Deciding whether to get an antenuptial is up to each individual couple, as there are varying opinions on the topic. It is not something that most would want to think about when preparing to wed but is important for couples to weigh up their options and then decide whether this contract will benefit their future marriage.
Antenuptial contracts are not valuable couples of wealthier means who wish to protect their personal assets. Couples of more modest means are increasingly using prenups as well, for other purposes, such as the following:
- Clarifying financial rights during marriage, whether the couple is wealthy or not.
- Avoiding potential financial conflicts and arguments if there is a divorce.
- Getting protection from one’s spouse’s debts
Prenups can be beneficial to a spouse with fewer assets, because individuals will often quit a job or relocate prior to a marriage, and a prenup can ensure that they are made financially whole in the event of divorce or death.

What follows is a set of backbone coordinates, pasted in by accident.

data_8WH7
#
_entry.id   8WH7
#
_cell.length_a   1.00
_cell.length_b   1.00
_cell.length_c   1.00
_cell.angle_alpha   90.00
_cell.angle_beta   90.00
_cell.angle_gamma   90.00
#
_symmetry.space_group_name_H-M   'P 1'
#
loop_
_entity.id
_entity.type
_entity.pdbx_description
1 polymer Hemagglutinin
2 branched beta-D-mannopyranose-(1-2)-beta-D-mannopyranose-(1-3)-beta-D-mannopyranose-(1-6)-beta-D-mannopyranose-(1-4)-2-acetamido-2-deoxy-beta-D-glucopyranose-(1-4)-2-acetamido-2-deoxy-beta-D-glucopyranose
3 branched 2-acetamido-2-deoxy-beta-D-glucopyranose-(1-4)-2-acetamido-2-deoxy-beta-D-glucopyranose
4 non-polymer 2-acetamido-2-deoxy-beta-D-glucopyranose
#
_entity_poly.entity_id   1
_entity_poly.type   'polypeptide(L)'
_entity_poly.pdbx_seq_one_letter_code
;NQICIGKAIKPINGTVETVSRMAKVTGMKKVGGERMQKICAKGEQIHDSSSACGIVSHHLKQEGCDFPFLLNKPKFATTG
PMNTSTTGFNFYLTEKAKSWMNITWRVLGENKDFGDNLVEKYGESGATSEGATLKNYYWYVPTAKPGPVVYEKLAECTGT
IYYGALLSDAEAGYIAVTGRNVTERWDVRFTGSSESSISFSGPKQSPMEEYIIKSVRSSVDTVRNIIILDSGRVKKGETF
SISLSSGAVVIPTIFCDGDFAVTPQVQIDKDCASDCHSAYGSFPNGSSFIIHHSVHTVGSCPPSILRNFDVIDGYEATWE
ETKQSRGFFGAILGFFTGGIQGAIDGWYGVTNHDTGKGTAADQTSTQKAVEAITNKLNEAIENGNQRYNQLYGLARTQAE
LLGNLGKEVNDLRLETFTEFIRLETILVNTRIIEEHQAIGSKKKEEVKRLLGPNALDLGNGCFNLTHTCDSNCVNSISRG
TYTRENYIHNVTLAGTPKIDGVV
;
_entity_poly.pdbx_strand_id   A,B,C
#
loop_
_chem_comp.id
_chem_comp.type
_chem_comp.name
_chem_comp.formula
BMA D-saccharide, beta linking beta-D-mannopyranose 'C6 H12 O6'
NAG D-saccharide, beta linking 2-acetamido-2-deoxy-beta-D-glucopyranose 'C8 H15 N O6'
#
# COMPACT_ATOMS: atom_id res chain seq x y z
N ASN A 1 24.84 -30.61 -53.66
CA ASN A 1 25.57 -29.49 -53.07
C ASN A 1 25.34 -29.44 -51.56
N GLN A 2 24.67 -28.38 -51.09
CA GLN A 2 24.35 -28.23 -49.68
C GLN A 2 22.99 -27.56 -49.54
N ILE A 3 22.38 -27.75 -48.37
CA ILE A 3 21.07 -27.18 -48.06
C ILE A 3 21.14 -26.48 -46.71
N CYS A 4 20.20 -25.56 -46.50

To make an antenuptial contract, you need each spouse’s financial information and the ability to decide how to manage each spouse’s future finances. If this is a difficult topic of discussion, couples can consult with a mediator or counsellor to help mediate the conversation, should personal or emotional conflict arise.
Once the agreement is drawn up, it may be necessary to have an attorney review it. Given that your financial situation(s) may change over the years, the contract should be amended over time.
One the prenup has been drawn up, both spouses and the notary public must sign it in duplicate before the marriage. Then, the prenup is forwarded to the Deeds Office for registration, in the area in which the spouses live. Registration must take place within three months of the date it was signed by the notary public. It is important to note that the contract must conform to specific standards and prescriptions in order for the Registrar of Deeds to accept and register it.
If the antenuptial contract is not signed or registered within the allotted time period, the couple can contact the High Court in terms of the Deeds Registries Act 47 of 1937 through a joint application to grant condonation for the late signing and/or registration of the prenup after the conclusion of the marriage.
If the couple decides not to sign a prenup and then change their mind too late, they risk having to sign a contract once they are married and may encounter complications and the expense of trying to execute and register a postnuptial contract.